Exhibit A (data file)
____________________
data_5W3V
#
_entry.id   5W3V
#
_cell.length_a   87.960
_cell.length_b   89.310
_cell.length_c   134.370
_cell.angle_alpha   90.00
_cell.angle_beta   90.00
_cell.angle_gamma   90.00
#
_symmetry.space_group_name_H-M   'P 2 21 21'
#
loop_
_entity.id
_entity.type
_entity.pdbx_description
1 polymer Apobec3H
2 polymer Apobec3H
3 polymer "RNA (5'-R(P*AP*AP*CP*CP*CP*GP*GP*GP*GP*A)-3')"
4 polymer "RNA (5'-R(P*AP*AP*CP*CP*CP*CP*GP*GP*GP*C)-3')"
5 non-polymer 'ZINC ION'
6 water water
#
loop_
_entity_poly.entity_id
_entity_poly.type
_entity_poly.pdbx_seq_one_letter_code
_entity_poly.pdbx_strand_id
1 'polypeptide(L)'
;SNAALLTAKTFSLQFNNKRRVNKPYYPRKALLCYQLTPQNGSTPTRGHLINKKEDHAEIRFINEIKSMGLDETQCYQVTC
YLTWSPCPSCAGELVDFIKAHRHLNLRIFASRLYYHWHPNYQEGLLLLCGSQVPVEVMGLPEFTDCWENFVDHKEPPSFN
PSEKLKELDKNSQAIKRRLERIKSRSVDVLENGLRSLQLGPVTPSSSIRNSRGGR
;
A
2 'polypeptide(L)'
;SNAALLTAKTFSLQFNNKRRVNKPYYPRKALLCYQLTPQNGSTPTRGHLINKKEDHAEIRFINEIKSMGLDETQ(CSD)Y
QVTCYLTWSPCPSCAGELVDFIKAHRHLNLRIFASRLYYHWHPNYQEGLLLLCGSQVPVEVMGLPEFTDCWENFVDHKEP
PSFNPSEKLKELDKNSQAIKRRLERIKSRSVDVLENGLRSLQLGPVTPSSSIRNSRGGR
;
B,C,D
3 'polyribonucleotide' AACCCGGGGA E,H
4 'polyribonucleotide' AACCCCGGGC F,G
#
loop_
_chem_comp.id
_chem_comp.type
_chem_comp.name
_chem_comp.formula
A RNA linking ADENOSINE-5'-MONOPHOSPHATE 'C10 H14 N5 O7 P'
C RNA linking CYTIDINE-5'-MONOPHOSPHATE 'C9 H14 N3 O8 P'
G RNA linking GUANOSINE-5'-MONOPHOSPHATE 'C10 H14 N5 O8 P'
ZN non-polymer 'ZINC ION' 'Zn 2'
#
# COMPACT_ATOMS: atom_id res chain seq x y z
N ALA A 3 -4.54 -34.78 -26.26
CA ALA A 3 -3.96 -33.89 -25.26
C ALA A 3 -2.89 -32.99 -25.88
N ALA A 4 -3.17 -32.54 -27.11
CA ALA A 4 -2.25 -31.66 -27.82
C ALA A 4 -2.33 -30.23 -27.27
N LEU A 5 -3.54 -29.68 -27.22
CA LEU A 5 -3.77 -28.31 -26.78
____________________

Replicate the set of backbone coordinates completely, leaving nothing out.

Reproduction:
data_5W3V
#
_entry.id   5W3V
#
_cell.length_a   87.960
_cell.length_b   89.310
_cell.length_c   134.370
_cell.angle_alpha   90.00
_cell.angle_beta   90.00
_cell.angle_gamma   90.00
#
_symmetry.space_group_name_H-M   'P 2 21 21'
#
loop_
_entity.id
_entity.type
_entity.pdbx_description
1 polymer Apobec3H
2 polymer Apobec3H
3 polymer "RNA (5'-R(P*AP*AP*CP*CP*CP*GP*GP*GP*GP*A)-3')"
4 polymer "RNA (5'-R(P*AP*AP*CP*CP*CP*CP*GP*GP*GP*C)-3')"
5 non-polymer 'ZINC ION'
6 water water
#
loop_
_entity_poly.entity_id
_entity_poly.type
_entity_poly.pdbx_seq_one_letter_code
_entity_poly.pdbx_strand_id
1 'polypeptide(L)'
;SNAALLTAKTFSLQFNNKRRVNKPYYPRKALLCYQLTPQNGSTPTRGHLINKKEDHAEIRFINEIKSMGLDETQCYQVTC
YLTWSPCPSCAGELVDFIKAHRHLNLRIFASRLYYHWHPNYQEGLLLLCGSQVPVEVMGLPEFTDCWENFVDHKEPPSFN
PSEKLKELDKNSQAIKRRLERIKSRSVDVLENGLRSLQLGPVTPSSSIRNSRGGR
;
A
2 'polypeptide(L)'
;SNAALLTAKTFSLQFNNKRRVNKPYYPRKALLCYQLTPQNGSTPTRGHLINKKEDHAEIRFINEIKSMGLDETQ(CSD)Y
QVTCYLTWSPCPSCAGELVDFIKAHRHLNLRIFASRLYYHWHPNYQEGLLLLCGSQVPVEVMGLPEFTDCWENFVDHKEP
PSFNPSEKLKELDKNSQAIKRRLERIKSRSVDVLENGLRSLQLGPVTPSSSIRNSRGGR
;
B,C,D
3 'polyribonucleotide' AACCCGGGGA E,H
4 'polyribonucleotide' AACCCCGGGC F,G
#
loop_
_chem_comp.id
_chem_comp.type
_chem_comp.name
_chem_comp.formula
A RNA linking ADENOSINE-5'-MONOPHOSPHATE 'C10 H14 N5 O7 P'
C RNA linking CYTIDINE-5'-MONOPHOSPHATE 'C9 H14 N3 O8 P'
G RNA linking GUANOSINE-5'-MONOPHOSPHATE 'C10 H14 N5 O8 P'
ZN non-polymer 'ZINC ION' 'Zn 2'
#
# COMPACT_ATOMS: atom_id res chain seq x y z
N ALA A 3 -4.54 -34.78 -26.26
CA ALA A 3 -3.96 -33.89 -25.26
C ALA A 3 -2.89 -32.99 -25.88
N ALA A 4 -3.17 -32.54 -27.11
CA ALA A 4 -2.25 -31.66 -27.82
C ALA A 4 -2.33 -30.23 -27.27
N LEU A 5 -3.54 -29.68 -27.22
CA LEU A 5 -3.77 -28.31 -26.78